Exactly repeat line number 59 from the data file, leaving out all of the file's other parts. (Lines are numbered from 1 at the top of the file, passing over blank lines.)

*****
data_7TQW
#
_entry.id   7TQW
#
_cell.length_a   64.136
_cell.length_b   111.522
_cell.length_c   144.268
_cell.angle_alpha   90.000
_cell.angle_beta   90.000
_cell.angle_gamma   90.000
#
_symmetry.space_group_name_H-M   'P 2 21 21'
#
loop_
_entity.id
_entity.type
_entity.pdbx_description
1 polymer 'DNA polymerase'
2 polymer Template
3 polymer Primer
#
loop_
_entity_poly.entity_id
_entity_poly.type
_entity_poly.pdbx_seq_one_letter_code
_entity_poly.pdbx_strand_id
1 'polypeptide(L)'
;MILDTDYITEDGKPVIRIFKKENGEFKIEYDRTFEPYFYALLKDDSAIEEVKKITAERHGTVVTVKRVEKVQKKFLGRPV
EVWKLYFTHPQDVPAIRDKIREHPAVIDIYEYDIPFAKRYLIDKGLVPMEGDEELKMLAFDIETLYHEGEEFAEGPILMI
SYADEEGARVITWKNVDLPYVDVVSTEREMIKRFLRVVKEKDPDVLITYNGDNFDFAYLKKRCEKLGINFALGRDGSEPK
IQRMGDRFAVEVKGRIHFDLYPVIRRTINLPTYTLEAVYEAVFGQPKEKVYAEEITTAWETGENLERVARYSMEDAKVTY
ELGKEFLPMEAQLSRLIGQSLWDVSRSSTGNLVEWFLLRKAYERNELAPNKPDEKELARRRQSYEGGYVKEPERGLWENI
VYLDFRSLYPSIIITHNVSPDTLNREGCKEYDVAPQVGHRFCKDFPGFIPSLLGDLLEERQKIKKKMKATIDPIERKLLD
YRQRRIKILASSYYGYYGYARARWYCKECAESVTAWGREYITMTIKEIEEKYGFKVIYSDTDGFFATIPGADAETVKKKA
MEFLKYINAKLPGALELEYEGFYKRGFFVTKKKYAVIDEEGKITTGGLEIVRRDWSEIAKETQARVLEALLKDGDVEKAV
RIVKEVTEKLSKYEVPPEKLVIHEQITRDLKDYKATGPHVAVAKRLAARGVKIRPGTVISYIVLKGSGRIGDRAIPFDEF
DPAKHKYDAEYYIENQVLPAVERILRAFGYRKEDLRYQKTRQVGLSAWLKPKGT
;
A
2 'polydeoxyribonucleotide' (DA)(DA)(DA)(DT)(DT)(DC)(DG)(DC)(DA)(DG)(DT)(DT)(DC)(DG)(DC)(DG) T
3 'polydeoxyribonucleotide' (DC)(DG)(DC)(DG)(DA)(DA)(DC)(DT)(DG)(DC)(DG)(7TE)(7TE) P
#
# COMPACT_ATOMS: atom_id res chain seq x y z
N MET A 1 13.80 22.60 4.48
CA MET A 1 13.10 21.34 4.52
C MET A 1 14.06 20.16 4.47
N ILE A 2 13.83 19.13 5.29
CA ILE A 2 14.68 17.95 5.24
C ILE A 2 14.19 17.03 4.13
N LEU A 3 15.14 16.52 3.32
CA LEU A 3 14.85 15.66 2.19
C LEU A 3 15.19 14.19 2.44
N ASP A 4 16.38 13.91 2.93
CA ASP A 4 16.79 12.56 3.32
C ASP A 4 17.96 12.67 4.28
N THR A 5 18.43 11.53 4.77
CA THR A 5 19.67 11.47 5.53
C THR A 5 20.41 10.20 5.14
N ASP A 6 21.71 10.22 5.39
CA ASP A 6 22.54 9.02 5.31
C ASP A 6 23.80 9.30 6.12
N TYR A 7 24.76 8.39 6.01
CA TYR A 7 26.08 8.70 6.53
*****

N ASP A 6 21.71 10.22 5.39